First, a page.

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The p53 tumor suppressor plays a key role in maintaining cellular integrity. In response to diverse stress signals, p53 can trigger apoptosis to eliminate damaged cells or cell-cycle arrest to enable cells to cope with stress and survive. However, the transcriptional networks underlying p53 pro-survival function are incompletely understood. Here, we show that in oncogenic-Ras-expressing cells, p53 promotes oxidative phosphorylation (OXPHOS) and cell survival upon glucose starvation. Analysis of p53 transcriptional activation domain mutants reveals that these responses depend on p53 transactivation function. Using gene expression profiling and ChIP-seq analysis, we identify several p53-inducible fatty acid metabolism-related genes. One such gene, Acad11, encoding a protein involved in fatty acid oxidation, is required for efficient OXPHOS and cell survival upon glucose starvation. This study provides new mechanistic insight into the pro-survival function of p53 and suggests that targeting this pathway may provide a strategy for therapeutic intervention based on metabolic perturbation.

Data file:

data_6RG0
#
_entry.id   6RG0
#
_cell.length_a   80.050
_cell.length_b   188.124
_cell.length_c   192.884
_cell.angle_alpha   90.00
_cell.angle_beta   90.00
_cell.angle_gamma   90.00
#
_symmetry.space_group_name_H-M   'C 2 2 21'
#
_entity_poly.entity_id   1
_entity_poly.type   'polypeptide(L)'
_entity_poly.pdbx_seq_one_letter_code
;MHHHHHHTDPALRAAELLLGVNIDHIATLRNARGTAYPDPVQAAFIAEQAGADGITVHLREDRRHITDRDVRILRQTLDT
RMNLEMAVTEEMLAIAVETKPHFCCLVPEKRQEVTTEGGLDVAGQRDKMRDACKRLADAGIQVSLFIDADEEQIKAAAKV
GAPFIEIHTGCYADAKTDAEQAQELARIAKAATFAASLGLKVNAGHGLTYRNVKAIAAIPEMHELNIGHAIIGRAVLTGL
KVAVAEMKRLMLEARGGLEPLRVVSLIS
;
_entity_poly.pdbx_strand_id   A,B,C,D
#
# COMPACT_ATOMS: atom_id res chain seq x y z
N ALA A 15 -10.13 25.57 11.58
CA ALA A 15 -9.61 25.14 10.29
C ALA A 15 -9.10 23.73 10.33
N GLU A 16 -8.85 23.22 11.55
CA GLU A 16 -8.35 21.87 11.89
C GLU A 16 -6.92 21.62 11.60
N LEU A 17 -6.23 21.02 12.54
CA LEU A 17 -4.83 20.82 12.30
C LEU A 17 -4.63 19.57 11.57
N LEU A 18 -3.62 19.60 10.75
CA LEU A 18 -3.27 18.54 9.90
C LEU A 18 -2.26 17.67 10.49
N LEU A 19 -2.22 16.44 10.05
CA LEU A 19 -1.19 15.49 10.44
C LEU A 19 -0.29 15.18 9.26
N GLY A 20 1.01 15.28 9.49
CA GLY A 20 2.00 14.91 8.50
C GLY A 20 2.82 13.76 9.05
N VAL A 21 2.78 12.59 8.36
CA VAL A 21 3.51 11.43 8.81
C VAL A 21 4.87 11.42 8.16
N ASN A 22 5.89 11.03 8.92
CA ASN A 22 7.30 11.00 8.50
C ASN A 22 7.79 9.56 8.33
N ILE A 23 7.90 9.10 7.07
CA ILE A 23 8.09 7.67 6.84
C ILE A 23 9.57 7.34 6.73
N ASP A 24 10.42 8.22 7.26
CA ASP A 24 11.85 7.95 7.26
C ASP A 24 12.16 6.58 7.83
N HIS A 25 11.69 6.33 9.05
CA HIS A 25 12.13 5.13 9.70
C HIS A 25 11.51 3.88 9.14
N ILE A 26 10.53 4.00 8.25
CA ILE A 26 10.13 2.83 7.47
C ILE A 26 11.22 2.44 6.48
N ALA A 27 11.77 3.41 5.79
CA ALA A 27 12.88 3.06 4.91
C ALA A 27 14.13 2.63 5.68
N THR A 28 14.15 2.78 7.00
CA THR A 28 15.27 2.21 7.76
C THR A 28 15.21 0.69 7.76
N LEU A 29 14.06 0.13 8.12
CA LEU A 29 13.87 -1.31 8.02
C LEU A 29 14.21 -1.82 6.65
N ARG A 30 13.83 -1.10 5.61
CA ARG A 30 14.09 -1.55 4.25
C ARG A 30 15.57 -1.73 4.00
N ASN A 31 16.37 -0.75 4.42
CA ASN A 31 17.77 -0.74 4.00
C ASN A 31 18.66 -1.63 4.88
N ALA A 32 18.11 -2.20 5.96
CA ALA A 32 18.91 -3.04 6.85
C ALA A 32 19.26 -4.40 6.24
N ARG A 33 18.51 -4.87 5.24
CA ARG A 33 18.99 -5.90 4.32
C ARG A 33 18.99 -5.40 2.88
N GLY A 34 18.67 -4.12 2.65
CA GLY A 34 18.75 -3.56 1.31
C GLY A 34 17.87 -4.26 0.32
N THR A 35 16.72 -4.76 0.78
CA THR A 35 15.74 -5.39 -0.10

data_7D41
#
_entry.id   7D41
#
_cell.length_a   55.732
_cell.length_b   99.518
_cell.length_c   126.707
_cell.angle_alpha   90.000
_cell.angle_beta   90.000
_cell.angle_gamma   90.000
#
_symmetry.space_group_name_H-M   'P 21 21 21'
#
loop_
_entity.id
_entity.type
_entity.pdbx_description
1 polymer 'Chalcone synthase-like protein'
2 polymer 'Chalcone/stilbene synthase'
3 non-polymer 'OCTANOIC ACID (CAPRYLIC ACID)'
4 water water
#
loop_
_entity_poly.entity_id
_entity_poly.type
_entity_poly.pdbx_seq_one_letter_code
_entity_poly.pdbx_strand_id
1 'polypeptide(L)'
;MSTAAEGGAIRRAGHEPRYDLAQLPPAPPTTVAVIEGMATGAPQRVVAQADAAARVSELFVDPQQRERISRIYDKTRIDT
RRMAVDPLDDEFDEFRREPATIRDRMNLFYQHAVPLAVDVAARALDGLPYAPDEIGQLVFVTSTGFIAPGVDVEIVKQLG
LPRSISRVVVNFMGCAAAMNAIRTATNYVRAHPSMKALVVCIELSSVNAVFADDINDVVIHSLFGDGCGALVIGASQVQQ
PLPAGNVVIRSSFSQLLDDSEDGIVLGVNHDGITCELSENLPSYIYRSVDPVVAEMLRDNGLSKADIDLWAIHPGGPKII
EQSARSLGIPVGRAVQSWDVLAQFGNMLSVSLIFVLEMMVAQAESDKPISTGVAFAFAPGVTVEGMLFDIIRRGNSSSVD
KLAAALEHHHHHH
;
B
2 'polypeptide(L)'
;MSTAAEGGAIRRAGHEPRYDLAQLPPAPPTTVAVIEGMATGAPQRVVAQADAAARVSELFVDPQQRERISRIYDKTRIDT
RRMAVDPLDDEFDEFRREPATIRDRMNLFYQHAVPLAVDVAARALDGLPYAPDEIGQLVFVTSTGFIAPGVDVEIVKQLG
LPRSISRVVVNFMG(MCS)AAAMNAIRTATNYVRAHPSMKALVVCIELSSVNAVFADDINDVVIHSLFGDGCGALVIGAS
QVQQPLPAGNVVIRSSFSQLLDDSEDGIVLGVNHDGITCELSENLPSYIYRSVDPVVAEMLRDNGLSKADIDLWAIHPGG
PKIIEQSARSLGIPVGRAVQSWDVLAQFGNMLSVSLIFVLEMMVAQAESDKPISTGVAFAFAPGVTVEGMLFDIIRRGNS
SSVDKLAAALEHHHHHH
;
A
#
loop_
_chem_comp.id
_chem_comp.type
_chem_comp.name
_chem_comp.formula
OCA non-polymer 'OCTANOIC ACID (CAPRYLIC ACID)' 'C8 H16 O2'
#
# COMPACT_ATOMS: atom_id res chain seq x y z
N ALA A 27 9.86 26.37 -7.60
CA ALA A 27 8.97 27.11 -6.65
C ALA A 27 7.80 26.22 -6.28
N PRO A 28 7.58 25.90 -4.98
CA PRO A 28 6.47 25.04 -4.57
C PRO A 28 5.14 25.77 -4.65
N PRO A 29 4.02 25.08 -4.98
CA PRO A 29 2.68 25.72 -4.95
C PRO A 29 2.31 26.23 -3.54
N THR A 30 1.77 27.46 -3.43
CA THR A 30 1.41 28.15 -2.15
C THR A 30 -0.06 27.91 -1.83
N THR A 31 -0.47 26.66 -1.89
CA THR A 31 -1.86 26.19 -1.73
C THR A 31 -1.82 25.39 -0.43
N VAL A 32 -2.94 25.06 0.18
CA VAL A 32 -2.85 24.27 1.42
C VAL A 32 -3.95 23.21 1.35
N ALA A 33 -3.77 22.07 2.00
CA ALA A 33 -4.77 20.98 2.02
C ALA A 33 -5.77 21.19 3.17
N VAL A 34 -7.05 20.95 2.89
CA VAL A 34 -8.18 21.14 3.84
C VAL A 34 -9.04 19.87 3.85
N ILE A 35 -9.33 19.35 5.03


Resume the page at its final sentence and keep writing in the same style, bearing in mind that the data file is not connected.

Original publication




Journal article


Cell Rep

Publication Date





1096 - 1109


Acyl-CoA Dehydrogenase, Amino Acid Sequence, Amino Acid Substitution, Animals, Cell Line, Tumor, Cell Survival, Gene Regulatory Networks, Glucose, Humans, Mice, Mice, Nude, Molecular Sequence Data, Neoplasms, Oxidative Phosphorylation, Protein Structure, Tertiary, RNA Interference, Sequence Alignment, Stress, Physiological, Transcriptional Activation, Transplantation, Heterologous, Tumor Suppressor Protein p53